Jamar Rogers discusses American Idol, Addiction and HIV
I actually want to give him a hug after all the bad press he had gotten during American Idol Season 8 being associated with Danny Gokey. He didn’t make the Top 24 on Idol, but this week on The Voice, he made a triumphant return to reality TV as part of Team Cee Lo.
Jamar revealed on the show that he was a meth addict and was HIV-positive. In fact, when Carson Daly handed him an invitation to audition, he was working at God’s Love We Deliver — a non-profit organization in New York which has been providing free food for people who are sick for 25 years.
What absolutely shocked me was some reaction from viewers regarding Jamar’s plight — very hurtful words like:
JAMANDA: “HIV+ and a Meth Addict?! Wow he sure was busy after his Idol Stint SMH”
I had to delete some comments because they were too insensitive. It just goes to show how powerful reality shows are in shaping our impressions of people.
It turns out that Jamar revealed to the American Idol producers that he had been addicted to meth, but they never used it in his audition package during Season 8. He also auditioned earlier in Season 3 and was part of a “bad audition package” — during the height of his addiction. What he didn’t tell the producers was his HIV status.
He returned to Idol for Season 9 but didn’t show up for the judges’ round after he felt like he was being setup to fail (again). He was invited by the producers to audition — and so he did — and yet when he was there they openly told him: “The judges don’t really like repeaters, we don’t even know why you came back.”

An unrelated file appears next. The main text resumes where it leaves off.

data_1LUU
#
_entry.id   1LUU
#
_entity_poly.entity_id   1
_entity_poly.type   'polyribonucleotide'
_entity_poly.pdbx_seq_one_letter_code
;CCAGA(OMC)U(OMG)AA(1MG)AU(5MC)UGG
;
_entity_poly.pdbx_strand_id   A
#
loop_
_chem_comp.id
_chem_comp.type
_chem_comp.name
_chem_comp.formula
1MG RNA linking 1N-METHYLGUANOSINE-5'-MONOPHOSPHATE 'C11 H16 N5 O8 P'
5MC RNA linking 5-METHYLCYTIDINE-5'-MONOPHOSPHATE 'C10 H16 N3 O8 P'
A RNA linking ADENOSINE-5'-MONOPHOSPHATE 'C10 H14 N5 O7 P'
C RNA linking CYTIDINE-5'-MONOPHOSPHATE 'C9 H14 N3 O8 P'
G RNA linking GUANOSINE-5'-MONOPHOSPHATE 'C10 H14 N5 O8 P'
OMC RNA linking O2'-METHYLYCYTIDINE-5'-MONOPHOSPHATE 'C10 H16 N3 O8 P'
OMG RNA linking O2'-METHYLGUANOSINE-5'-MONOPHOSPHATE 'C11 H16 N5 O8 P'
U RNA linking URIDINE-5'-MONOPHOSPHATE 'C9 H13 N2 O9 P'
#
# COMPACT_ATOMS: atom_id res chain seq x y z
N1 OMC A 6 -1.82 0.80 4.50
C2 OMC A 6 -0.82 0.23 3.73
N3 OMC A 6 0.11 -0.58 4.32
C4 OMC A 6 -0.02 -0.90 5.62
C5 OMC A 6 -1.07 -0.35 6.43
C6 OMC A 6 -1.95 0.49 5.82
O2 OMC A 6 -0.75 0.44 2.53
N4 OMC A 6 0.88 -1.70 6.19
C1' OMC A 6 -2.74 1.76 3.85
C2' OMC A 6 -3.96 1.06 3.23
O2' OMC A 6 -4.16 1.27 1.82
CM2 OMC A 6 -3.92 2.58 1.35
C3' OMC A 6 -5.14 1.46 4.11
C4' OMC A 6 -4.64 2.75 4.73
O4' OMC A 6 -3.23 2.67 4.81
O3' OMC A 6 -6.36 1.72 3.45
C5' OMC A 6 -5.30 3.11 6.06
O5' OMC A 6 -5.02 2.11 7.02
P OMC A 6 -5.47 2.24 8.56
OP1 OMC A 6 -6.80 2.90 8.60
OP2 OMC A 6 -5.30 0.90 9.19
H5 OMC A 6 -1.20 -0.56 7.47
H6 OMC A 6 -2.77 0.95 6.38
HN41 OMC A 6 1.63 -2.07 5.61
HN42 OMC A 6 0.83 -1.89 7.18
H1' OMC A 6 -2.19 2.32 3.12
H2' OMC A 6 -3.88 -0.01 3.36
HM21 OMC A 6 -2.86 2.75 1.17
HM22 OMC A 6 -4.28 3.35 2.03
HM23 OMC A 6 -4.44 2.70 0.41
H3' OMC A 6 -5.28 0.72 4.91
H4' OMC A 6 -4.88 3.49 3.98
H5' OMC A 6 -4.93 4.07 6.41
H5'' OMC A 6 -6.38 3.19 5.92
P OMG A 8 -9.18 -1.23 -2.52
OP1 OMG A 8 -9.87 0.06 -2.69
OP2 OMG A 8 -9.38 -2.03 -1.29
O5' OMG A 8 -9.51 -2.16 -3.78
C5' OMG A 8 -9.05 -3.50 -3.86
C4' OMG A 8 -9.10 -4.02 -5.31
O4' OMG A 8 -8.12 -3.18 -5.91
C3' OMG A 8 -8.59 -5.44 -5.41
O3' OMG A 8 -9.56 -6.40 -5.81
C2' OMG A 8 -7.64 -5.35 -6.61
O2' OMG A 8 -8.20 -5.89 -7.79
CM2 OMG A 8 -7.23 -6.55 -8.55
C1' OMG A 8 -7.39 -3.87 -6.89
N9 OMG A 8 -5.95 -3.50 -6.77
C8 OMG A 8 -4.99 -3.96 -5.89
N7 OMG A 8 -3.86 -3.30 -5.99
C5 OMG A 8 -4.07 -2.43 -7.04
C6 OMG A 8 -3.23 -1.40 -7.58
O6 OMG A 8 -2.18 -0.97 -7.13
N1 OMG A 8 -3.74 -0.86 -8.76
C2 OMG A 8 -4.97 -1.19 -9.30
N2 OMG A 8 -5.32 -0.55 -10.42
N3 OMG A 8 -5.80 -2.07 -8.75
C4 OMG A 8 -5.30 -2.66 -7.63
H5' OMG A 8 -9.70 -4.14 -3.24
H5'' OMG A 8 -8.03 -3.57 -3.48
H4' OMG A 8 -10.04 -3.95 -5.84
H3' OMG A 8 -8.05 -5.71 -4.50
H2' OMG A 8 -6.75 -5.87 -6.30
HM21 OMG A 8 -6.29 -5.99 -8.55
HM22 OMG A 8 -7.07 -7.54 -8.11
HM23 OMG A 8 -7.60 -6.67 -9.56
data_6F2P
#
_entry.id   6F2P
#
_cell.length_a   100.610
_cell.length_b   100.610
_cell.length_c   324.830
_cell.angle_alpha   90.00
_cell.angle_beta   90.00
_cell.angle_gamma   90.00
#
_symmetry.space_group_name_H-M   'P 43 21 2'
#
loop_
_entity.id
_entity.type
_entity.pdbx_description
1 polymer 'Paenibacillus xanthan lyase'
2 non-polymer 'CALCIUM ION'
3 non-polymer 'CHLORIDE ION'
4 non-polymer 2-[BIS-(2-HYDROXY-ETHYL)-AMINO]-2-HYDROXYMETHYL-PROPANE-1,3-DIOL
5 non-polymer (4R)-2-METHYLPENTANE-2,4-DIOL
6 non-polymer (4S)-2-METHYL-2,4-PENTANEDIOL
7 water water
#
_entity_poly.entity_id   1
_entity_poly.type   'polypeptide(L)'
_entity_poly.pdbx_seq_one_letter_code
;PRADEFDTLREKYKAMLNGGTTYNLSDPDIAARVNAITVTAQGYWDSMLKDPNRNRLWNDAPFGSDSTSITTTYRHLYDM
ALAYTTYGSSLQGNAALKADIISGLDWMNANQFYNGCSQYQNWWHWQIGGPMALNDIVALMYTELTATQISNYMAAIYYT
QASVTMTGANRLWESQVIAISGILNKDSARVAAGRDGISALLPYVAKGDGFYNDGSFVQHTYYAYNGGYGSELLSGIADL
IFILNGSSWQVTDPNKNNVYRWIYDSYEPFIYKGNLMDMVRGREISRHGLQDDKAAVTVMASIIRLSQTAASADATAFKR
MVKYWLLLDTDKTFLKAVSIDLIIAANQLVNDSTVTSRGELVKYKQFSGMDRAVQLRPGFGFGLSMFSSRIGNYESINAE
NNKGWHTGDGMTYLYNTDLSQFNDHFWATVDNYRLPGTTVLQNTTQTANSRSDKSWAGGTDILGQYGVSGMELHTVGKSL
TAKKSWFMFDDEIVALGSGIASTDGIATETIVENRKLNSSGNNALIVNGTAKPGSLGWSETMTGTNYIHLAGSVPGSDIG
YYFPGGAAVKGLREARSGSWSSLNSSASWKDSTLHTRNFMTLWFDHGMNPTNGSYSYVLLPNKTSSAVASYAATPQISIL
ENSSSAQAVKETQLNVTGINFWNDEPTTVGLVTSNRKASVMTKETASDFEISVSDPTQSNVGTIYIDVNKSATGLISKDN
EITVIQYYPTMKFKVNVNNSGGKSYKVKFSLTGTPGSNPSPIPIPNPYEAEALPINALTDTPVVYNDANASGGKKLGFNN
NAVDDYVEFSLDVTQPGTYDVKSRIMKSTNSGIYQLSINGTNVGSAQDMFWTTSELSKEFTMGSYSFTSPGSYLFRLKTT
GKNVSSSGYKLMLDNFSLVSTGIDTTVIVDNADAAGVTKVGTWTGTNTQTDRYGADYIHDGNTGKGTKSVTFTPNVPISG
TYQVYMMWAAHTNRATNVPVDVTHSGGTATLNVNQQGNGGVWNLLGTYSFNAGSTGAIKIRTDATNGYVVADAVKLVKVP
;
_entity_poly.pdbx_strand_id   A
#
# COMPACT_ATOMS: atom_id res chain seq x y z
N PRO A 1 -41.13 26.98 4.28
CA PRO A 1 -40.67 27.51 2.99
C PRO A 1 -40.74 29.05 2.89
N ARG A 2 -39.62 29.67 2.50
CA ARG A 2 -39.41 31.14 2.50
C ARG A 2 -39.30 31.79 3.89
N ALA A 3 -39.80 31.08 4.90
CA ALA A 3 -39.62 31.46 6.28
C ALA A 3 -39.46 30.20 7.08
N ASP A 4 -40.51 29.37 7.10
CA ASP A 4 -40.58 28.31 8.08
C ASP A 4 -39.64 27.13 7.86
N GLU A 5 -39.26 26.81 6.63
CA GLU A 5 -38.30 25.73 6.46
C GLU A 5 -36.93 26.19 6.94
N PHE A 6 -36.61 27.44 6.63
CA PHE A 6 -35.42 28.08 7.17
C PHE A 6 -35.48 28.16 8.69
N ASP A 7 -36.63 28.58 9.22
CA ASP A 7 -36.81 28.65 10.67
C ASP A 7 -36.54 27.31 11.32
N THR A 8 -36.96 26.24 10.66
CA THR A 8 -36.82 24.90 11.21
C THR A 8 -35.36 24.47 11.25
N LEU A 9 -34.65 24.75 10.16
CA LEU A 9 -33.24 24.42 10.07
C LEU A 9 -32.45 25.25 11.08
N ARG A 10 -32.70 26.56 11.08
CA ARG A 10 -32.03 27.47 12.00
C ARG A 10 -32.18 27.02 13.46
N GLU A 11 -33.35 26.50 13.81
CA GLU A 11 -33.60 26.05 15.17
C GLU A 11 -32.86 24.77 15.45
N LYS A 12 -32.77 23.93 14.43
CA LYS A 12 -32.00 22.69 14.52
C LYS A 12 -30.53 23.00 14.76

Jamar tells Yahoo that what gave him the courage to come out with his HIV status was Mondo from Project Runway.
I am very happy that The Voice enabled Jamar to tell his story on his own terms. (You can view his audition here).
Finally, in the Yahoo interview, he was actually a bit defiant against Idol:
As for why Jamar’s “Idol” past was not discussed on “The Voice” this week, Jamar says: “I don’t know if it was a conscious choice on the show’s part–but I know it was a conscious decision on my part. I didn’t want to exploit it. Can I be honest? I felt like ‘Idol’s’ loss is ‘The Voice’s’ gain. And I kind of, in some perverse way, want ‘Idol’ to kick themselves a little bit! I feel like I had one hell of a story, and I didn’t want ‘American Idol’ to get any ounce of credit for me whatsoever.
“I’m not taking anything away from ‘American Idol’–if anything, they propelled me to go after I want–but I will say that ‘Idol’ is more of a cookie-cutter show,” he adds. “‘The Voice’ lets people really be themselves. I didn’t even think twice when I told the producers that I wanted to talk about [HIV]. No one coerced me, no one tried to make my story more interesting. I just said, ‘I want to get this off my chest.’ They didn’t exploit me, and for that I was truly grateful.”
Here’s a video Jamar uploaded on his Facebook after the interview on Yahoo:
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